Endpoint Detection & Response (EDR) , Endpoint Protection Platforms (EPP) , Endpoint Security

BlackBerry to Separate Cybersecurity, IoT Businesses in 2024

Subsidiary IPO Will Split High-Growth IoT Unit From Low-Growth Cybersecurity Unit
BlackBerry to Separate Cybersecurity, IoT Businesses in 2024

BlackBerry will split its $418 million cybersecurity business and $206 million IoT business into separate, independently operated entities following a strategic review that lasted five months.

See Also: Six Key Trends in MDR 2024: What Top Security Teams are Looking For?

The Ontario, Canada-based vendor will pursue a subsidiary initial public offering for its high-growth internet of things business in the first half of 2024 to help shareholders more clearly evaluate the performance and future potential of each business on a stand-alone basis. The separation will also allow the cybersecurity and IoT businesses to each pursue a distinct strategy and capital allocation policy.

"Separating our principal businesses will improve our ability to create value for all stakeholders," BlackBerry CEO and executive chair John Chen said in a statement. "This new proposed structure will further increase both their operational agility and ability to focus on delivering exceptional solutions to their customers."

BlackBerry's stock is down $0.18 - or 4.23% - to $4.08 per share in trading Thursday, which is the lowest the stock has traded since May 1, when the company launched a strategic review. The proposed split was announced after the market closed Wednesday, after the company had spent several months evaluating strategic alternatives including a range of potential sale structures as well as separating the businesses (see: Proposed SEC Rules Will Force Boards to Double Down on Cyber).

The separation announcement comes a month before Chen's contract expires. He has led BlackBerry since November 2013. BlackBerry's cybersecurity business has been led since October 2021 by longtime McAfee president and chief revenue officer John Giamatteo, and the company's IoT unit has been led since May 2021 by longtime HERE Technologies executive Mattias Eriksson.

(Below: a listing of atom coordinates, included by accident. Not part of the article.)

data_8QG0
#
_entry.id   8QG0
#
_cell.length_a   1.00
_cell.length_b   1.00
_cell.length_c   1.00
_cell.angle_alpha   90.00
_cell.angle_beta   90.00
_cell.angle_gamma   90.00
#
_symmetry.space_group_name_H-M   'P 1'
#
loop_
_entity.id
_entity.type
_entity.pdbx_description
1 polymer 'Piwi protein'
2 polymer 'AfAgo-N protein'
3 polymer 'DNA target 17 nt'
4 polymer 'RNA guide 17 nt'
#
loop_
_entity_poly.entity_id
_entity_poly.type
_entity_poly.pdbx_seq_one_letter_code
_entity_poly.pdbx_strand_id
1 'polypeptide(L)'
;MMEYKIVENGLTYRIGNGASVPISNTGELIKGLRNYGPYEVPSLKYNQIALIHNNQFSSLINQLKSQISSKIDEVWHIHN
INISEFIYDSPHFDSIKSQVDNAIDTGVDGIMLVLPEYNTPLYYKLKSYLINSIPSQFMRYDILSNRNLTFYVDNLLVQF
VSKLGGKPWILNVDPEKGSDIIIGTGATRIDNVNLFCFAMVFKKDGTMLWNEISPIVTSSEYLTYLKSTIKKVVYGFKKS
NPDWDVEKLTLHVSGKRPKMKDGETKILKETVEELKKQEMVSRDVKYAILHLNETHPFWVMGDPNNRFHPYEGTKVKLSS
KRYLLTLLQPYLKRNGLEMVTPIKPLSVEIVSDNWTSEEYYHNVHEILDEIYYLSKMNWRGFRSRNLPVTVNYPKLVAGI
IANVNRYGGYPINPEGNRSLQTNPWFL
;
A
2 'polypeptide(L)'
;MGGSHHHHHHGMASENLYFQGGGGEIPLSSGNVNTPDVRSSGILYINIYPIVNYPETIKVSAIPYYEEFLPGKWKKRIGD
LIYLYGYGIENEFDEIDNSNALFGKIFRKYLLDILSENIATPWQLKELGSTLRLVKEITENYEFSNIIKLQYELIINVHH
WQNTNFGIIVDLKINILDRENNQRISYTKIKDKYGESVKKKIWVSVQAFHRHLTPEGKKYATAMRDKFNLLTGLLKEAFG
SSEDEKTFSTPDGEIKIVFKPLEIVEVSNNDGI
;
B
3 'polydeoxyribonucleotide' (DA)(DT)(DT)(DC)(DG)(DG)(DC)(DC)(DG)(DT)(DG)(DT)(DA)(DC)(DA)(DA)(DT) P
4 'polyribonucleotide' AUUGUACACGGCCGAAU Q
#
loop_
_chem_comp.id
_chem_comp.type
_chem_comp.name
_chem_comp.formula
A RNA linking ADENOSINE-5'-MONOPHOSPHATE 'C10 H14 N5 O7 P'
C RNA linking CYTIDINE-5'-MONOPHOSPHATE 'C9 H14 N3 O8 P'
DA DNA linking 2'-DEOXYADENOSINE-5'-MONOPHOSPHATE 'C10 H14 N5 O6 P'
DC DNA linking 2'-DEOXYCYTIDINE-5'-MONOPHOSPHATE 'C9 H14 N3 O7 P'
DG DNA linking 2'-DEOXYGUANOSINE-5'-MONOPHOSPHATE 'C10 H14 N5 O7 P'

BlackBerry's IoT Unit Surges While Security Unit Struggles

The company's cybersecurity and IoT units each have a very different growth and profitability trajectory in recent years. Sales in the cybersecurity unit - which unites endpoint security and endpoint management - dropped 12.4% to $418 million in the fiscal year ended Feb. 28, 2023, and gross margins fell 17.7% to $233 million due to client churn in the product business as well as a drop in professional services sales.

Conversely, BlackBerry's IoT business - which provides technology for connected embedded systems in the automotive, medical and industrial automation market - grew sales by 15.7% in the recent fiscal year to $206 million, and gross margins jumped 14.2% to $169 million. These trends continued in the fiscal quarter ended Aug. 31. BlackBerry's cyber sales dropped 28.8% and IoT sales dipped 3.9%.

BlackBerry's workforce shrank by 4.4% from 3,325 employees on Feb. 28, 2022, to 3,181 employees on Feb. 28, 2023, despite the company stating in spring 2022 that it planned to bring on 250 additional cybersecurity and IoT workers over the next year. Just over half of BlackBerry's workforce is based in Canada, and a little over one-quarter is based in the United States and one-fifth is based in 18 countries outside of North America.

"Separating our principal businesses will improve our ability to create value.'"
– John Chen, executive chair and CEO, BlackBerry

BlackBerry has been giving up market share in the endpoint security space, and the company's share has fallen from 1.5% in 2021 to 1.3% in 2022 despite an 8.6% increase in endpoint security sales to $170.3 million, IDC found. BlackBerry's endpoint security growth rate lagged the market as a whole, which saw 29.2% growth last year. BlackBerry was the 15th-largest endpoint security vendor in both 2021 and 2022.

BlackBerry's cybersecurity practice draws largely from the company's February 2019 acquisition of next-generation endpoint security vendor Cylance for $1.4 billion. The company's cybersecurity offerings include BlackBerry Spark unified endpoint security, BlackBerry AtHoc crisis communications, BlackBerry Alert critical event management, and SecuSUITE secure messaging and phone calls.


About the Author

Michael Novinson

Michael Novinson

Managing Editor, Business, ISMG

Novinson is responsible for covering the vendor and technology landscape. Prior to joining ISMG, he spent four and a half years covering all the major cybersecurity vendors at CRN, with a focus on their programs and offerings for IT service providers. He was recognized for his breaking news coverage of the August 2019 coordinated ransomware attack against local governments in Texas as well as for his continued reporting around the SolarWinds hack in late 2020 and early 2021.




Around the Network

Our website uses cookies. Cookies enable us to provide the best experience possible and help us understand how visitors use our website. By browsing inforisktoday.com, you agree to our use of cookies.